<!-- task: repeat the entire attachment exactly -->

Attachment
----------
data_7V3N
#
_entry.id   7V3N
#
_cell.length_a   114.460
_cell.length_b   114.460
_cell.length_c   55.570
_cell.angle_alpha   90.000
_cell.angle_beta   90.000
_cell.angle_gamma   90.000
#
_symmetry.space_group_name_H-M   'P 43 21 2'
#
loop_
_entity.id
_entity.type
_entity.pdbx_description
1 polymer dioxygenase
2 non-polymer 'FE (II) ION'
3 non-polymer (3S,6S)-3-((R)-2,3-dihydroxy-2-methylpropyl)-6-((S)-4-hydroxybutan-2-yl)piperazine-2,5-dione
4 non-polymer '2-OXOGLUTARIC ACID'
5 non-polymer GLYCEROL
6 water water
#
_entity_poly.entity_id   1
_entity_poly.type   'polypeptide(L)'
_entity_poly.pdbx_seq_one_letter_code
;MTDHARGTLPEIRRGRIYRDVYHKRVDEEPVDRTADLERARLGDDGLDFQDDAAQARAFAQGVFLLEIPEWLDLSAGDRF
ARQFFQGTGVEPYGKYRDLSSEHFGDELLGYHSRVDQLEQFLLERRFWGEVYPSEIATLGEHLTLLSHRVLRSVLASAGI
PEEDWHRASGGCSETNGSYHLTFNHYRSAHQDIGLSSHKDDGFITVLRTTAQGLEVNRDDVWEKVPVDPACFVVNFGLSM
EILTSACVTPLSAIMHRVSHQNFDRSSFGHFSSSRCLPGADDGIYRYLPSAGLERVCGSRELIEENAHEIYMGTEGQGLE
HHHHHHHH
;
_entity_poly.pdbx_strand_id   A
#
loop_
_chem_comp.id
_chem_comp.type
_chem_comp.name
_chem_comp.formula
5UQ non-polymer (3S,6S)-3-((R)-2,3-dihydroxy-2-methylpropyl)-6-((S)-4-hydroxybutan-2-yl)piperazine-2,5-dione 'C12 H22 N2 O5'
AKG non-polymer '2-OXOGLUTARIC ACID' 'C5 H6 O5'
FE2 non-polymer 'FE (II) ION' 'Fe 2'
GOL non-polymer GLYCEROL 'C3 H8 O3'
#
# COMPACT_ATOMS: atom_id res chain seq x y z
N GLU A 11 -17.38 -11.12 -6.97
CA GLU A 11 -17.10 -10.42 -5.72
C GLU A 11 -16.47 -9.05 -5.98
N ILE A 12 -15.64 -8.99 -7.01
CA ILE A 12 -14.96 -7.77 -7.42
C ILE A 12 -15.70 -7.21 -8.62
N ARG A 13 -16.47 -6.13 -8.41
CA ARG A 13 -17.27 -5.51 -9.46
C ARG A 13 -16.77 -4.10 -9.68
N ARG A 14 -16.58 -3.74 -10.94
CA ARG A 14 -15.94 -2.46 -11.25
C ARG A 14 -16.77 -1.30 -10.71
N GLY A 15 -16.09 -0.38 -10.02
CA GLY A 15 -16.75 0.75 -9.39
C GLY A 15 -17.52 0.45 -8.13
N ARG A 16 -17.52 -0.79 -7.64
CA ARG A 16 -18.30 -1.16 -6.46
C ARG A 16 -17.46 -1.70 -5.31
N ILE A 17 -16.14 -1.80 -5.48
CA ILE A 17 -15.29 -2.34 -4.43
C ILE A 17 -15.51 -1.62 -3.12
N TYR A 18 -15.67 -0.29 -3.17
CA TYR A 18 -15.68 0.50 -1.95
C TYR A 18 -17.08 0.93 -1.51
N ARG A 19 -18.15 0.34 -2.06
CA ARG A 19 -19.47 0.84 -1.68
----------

data_7V3N
#
_entry.id   7V3N
#
_cell.length_a   114.460
_cell.length_b   114.460
_cell.length_c   55.570
_cell.angle_alpha   90.000
_cell.angle_beta   90.000
_cell.angle_gamma   90.000
#
_symmetry.space_group_name_H-M   'P 43 21 2'
#
loop_
_entity.id
_entity.type
_entity.pdbx_description
1 polymer dioxygenase
2 non-polymer 'FE (II) ION'
3 non-polymer (3S,6S)-3-((R)-2,3-dihydroxy-2-methylpropyl)-6-((S)-4-hydroxybutan-2-yl)piperazine-2,5-dione
4 non-polymer '2-OXOGLUTARIC ACID'
5 non-polymer GLYCEROL
6 water water
#
_entity_poly.entity_id   1
_entity_poly.type   'polypeptide(L)'
_entity_poly.pdbx_seq_one_letter_code
;MTDHARGTLPEIRRGRIYRDVYHKRVDEEPVDRTADLERARLGDDGLDFQDDAAQARAFAQGVFLLEIPEWLDLSAGDRF
ARQFFQGTGVEPYGKYRDLSSEHFGDELLGYHSRVDQLEQFLLERRFWGEVYPSEIATLGEHLTLLSHRVLRSVLASAGI
PEEDWHRASGGCSETNGSYHLTFNHYRSAHQDIGLSSHKDDGFITVLRTTAQGLEVNRDDVWEKVPVDPACFVVNFGLSM
EILTSACVTPLSAIMHRVSHQNFDRSSFGHFSSSRCLPGADDGIYRYLPSAGLERVCGSRELIEENAHEIYMGTEGQGLE
HHHHHHHH
;
_entity_poly.pdbx_strand_id   A
#
loop_
_chem_comp.id
_chem_comp.type
_chem_comp.name
_chem_comp.formula
5UQ non-polymer (3S,6S)-3-((R)-2,3-dihydroxy-2-methylpropyl)-6-((S)-4-hydroxybutan-2-yl)piperazine-2,5-dione 'C12 H22 N2 O5'
AKG non-polymer '2-OXOGLUTARIC ACID' 'C5 H6 O5'
FE2 non-polymer 'FE (II) ION' 'Fe 2'
GOL non-polymer GLYCEROL 'C3 H8 O3'
#
# COMPACT_ATOMS: atom_id res chain seq x y z
N GLU A 11 -17.38 -11.12 -6.97
CA GLU A 11 -17.10 -10.42 -5.72
C GLU A 11 -16.47 -9.05 -5.98
N ILE A 12 -15.64 -8.99 -7.01
CA ILE A 12 -14.96 -7.77 -7.42
C ILE A 12 -15.70 -7.21 -8.62
N ARG A 13 -16.47 -6.13 -8.41
CA ARG A 13 -17.27 -5.51 -9.46
C ARG A 13 -16.77 -4.10 -9.68
N ARG A 14 -16.58 -3.74 -10.94
CA ARG A 14 -15.94 -2.46 -11.25
C ARG A 14 -16.77 -1.30 -10.71
N GLY A 15 -16.09 -0.38 -10.02
CA GLY A 15 -16.75 0.75 -9.39
C GLY A 15 -17.52 0.45 -8.13
N ARG A 16 -17.52 -0.79 -7.64
CA ARG A 16 -18.30 -1.16 -6.46
C ARG A 16 -17.46 -1.70 -5.31
N ILE A 17 -16.14 -1.80 -5.48
CA ILE A 17 -15.29 -2.34 -4.43
C ILE A 17 -15.51 -1.62 -3.12
N TYR A 18 -15.67 -0.29 -3.17
CA TYR A 18 -15.68 0.50 -1.95
C TYR A 18 -17.08 0.93 -1.51
N ARG A 19 -18.15 0.34 -2.06
CA ARG A 19 -19.47 0.84 -1.68